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Aloha from the Oceanic Institute:

Restoring the health of Hawai'i's ocean

by Dr. David Ziemann

 

The world is facing an alarming conflict in natural resource management: continuously increasing demand and declining supplies.

The situation is especially acute in the area of marine fisheries, where two-thirds of the world’s fisheries are heavily overfished or entirely depleted. Within the United States, 96 commercially important species have been declared overexploited and a majority of Hawai‘i’s coastal fisheries are depleted.

Traditional methods of restoring fisheries — limiting the catch, size, or season when you can catch them — are not enough to restore these threatened fisheries to health. Natural recovery can take 50 to 100 years for a depleted fishery to return to sustainable levels — and that simply is not fast enough.

But speed is not the only issue. The challenge for marine scientists, fishery managers, and aquaculturists is to respond to this growing demand for fisheries and aquaculture products in a manner that sustains our natural resources. And that is where the Fisheries and Environmental Sciences Department of OI fit.

Unlike in the other departments at Oceanic Institute, our s is devoted not to aquaculture, but to fisheries ecology research. Our goal is to foster the responsible use, preservation, and restoration of living marine resources. By understanding more about fish — how well they survive, how fast they grow, how fast they move to other locations, and how quickly they mature — researchers like the ones in our department can ascertain how to protect and preserve fish in the wild.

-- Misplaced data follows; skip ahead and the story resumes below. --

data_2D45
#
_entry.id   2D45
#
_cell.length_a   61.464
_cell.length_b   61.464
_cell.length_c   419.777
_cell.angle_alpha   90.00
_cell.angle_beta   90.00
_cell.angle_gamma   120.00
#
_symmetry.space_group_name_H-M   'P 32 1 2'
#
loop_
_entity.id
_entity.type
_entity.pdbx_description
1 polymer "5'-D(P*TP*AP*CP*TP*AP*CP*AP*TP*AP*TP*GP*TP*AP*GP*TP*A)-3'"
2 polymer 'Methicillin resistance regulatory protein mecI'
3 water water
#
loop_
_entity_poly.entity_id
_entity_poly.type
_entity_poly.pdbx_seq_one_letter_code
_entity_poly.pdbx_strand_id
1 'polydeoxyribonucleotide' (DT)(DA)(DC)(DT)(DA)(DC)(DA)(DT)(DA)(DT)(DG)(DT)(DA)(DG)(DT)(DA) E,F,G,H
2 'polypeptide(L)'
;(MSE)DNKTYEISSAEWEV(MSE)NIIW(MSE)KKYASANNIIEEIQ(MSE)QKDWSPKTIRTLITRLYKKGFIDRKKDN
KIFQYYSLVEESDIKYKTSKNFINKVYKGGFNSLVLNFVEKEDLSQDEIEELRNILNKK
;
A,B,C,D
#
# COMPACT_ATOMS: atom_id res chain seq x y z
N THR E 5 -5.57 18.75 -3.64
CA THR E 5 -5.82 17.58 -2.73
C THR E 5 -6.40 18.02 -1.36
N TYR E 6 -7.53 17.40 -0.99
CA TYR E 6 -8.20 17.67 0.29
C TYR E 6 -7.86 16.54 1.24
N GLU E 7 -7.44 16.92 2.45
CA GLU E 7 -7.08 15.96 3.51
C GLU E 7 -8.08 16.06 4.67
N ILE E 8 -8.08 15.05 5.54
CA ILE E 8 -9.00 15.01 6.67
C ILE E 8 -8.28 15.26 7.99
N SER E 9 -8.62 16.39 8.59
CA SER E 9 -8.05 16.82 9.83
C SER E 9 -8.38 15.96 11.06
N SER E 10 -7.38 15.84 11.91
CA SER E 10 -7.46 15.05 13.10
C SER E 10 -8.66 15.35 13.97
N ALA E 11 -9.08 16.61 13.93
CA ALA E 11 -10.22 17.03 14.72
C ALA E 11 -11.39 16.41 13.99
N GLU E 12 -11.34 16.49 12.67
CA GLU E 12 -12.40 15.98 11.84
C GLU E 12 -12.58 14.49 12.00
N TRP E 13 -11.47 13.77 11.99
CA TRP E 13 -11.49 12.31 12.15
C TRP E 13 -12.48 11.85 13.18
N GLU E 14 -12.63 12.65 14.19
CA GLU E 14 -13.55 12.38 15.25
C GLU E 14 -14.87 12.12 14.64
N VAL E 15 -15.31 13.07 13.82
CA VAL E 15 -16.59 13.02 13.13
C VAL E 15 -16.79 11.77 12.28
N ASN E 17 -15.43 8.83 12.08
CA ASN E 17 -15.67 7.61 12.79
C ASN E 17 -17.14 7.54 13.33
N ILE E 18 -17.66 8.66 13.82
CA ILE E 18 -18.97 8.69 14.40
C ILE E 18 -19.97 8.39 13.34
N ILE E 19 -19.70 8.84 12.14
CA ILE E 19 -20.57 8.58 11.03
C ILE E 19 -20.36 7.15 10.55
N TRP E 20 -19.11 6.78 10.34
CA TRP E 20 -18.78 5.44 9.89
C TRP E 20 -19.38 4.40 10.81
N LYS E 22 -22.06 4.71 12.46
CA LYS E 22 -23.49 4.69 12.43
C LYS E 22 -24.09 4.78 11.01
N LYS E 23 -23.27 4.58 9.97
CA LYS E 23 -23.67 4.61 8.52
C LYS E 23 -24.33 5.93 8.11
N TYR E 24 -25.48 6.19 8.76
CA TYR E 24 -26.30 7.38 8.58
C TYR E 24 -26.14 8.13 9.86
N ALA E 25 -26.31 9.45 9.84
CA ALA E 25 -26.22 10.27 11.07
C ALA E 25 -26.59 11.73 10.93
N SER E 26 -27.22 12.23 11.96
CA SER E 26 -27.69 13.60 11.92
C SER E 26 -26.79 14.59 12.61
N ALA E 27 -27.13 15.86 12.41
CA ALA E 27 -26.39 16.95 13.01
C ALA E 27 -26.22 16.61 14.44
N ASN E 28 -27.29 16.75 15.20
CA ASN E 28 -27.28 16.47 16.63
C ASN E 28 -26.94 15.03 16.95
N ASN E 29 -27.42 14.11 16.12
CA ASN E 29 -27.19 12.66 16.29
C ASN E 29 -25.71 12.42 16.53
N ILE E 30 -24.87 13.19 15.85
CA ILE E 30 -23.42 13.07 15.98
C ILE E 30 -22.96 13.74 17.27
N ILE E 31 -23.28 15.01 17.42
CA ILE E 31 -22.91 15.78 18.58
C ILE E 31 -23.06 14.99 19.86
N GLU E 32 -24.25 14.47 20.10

OI has the facilities and environment for conducting large-scale experiments with fish bred in captivity. But breeding fish in captivity is only one part of the equation; successfully returning them to the wild is another. My fellow scientists and I work to ensure the healthy fish they are releasing will survive and their habitat will be safeguarded. This two-pronged research seeks to uncover the dynamics of the fishery and evaluate the effectiveness of stock enhancement technology for restoring it.

As challenged as we are by intense local harvest and habitat loss, our team knows that stock enhancement can act only as a component of an integrated management strategy that also includes the licensing of fishermen, improved data collection, enforcement of existing fisheries regulations or changes to these regulations, and the establishment of marine protected areas.

Investigations on several fronts comprise the multi-dimensional work being done each day by our eight scientists who make up OI’s Fisheries and Environmental Science Department and account for the innovative approaches to environmental management for which we are widely known.

 

 

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